As used herein, an element or step recited in the singular and preceded with the word “a” or “an” should be understood as not excluding plural said elements or steps, unless such exclusion is explicitly recited. Furthermore, references to “one embodiment” of the present invention are not intended to be interpreted as excluding the existence of additional embodiments that also incorporate the recited features.

Also as used herein, the phrase “reconstructing an image” is not intended to exclude embodiments of the present invention in which data representing an image is generated but a viewable image is not. However, many embodiments generate (or are configured to generate) at least one viewable image.

Referring to FIGS. 1 and 2, a multi-slice scanning imaging system, for example, a computed tomography (CT) imaging system 10, is shown as including a gantry 12 representative of a “third generation” CT imaging system. Gantry 12 has an x-ray source 14 that projects a beam of x-rays 16 toward a detector array 18 on the opposite side of gantry 12. Detector array 18 is formed by a plurality of detector rows (not shown) including a plurality of detector elements or cells 20 which together sense the projected x-rays that pass through an object 22, such as a medical patient. As an example, width of each detector element 20 along a z-axis is greater than 40 millimeters (mm) as scaled to an isocenter of x-ray beam 16. Each detector element 20 produces an electrical signal that represents the intensity of an impinging x-ray and hence the attenuation of the x-ray as it passes through object 22. During a scan to acquire x-ray projection data, gantry 12 and the components mounted thereon rotate about a center of rotation 24. FIG. 2 shows only a single row of detector elements 20 (i.e., a detector row). However, multislice detector array 18 includes a plurality of parallel detector rows of detector elements 20 such that projection data corresponding to a plurality of quasi-parallel or parallel slices can be acquired simultaneously during a scan.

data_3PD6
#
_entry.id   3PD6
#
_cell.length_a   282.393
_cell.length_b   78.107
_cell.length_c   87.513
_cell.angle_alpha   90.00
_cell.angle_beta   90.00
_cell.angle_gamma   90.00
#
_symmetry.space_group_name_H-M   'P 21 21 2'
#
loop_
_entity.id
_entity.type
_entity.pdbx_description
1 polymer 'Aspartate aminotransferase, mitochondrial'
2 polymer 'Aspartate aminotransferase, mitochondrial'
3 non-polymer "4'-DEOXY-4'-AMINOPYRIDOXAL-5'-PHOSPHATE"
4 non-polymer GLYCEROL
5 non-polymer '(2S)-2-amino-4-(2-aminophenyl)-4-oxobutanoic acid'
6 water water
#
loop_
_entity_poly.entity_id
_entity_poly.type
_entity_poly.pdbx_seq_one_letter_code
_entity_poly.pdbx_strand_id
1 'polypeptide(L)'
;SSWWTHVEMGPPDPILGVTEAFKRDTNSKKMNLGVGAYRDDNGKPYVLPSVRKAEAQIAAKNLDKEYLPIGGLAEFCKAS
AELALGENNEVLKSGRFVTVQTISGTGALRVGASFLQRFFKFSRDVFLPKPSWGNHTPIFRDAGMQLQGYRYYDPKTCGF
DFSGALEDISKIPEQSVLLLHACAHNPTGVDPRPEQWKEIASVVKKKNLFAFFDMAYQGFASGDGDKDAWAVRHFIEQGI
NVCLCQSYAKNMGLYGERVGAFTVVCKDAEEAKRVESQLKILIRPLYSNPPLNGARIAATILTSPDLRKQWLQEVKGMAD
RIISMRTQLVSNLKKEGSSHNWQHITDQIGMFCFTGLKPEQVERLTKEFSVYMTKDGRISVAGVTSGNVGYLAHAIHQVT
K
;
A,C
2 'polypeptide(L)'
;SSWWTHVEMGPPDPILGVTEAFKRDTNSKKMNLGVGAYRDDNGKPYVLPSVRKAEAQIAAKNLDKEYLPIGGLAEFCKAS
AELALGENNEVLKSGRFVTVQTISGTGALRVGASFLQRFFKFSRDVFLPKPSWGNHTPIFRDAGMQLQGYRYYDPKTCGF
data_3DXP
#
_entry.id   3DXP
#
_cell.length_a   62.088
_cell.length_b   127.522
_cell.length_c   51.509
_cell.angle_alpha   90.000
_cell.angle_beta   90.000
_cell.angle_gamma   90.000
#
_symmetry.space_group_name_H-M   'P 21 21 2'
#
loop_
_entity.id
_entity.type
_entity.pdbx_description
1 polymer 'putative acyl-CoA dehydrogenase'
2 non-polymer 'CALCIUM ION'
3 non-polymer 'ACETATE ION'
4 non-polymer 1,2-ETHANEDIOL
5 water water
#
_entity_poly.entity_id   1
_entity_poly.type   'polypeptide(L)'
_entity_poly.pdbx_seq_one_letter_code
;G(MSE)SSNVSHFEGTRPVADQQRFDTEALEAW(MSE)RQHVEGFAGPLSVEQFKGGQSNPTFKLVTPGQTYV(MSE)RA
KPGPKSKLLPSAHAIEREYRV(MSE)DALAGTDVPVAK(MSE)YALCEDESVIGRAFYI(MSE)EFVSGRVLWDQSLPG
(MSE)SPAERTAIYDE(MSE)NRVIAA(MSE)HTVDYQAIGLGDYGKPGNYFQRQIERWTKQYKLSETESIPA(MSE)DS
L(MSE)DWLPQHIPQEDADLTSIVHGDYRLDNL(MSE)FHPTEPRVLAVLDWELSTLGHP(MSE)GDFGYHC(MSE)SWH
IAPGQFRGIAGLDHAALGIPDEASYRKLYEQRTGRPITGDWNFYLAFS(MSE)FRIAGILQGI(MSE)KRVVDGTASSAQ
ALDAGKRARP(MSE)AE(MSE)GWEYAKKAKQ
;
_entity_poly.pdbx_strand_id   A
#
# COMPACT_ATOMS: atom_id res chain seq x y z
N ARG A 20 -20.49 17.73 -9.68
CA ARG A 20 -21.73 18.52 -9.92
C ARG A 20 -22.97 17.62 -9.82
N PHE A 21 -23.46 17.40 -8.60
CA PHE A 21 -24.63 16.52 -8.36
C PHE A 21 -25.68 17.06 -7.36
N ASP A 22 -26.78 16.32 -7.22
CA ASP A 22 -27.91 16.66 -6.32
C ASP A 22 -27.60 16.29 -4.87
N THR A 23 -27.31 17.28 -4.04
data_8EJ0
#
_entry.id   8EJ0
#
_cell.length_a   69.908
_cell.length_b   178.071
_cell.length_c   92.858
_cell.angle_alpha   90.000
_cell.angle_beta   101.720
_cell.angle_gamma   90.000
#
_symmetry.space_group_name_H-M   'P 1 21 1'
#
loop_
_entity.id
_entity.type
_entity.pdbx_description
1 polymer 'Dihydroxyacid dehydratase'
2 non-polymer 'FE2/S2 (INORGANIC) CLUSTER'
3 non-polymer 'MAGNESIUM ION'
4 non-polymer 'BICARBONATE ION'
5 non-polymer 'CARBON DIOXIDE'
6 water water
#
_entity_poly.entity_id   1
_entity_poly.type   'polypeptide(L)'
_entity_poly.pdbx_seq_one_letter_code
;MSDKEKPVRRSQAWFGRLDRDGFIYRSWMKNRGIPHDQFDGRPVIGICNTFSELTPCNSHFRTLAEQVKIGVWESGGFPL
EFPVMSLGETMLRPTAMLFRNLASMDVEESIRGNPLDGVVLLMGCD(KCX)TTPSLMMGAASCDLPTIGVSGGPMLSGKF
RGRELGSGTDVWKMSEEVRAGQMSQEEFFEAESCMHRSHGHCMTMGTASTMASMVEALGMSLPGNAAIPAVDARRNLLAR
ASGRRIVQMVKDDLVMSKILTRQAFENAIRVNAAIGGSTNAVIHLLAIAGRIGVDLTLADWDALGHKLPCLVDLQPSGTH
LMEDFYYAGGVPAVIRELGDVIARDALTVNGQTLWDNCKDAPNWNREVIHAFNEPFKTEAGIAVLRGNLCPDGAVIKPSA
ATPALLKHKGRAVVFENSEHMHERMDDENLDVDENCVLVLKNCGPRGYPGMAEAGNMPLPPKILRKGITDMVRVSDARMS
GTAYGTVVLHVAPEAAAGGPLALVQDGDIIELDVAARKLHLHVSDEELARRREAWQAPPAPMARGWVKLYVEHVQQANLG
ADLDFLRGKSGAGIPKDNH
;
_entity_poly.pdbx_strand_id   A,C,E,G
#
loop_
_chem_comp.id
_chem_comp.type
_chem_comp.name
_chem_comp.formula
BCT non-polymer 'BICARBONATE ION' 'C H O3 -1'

Rotation of gantry 12 and the operation of x-ray source 14 are governed by a control mechanism 26 of CT imaging system 10. Control mechanism 26 includes an x-ray controller 28 that provides power and timing signals to x-ray source 14 and a gantry motor controller 30 that controls the rotational speed and position of gantry 12. A data acquisition system (DAS) 32 in control mechanism 26 samples analog data from detector elements 20 and converts the data to digital signals for subsequent processing. An image reconstructor 34 receives sampled and digitized x-ray data from DAS 32 and performs high-speed image reconstruction. The reconstructed image is applied as an input to a computer 36 which stores the image in a mass storage device 38.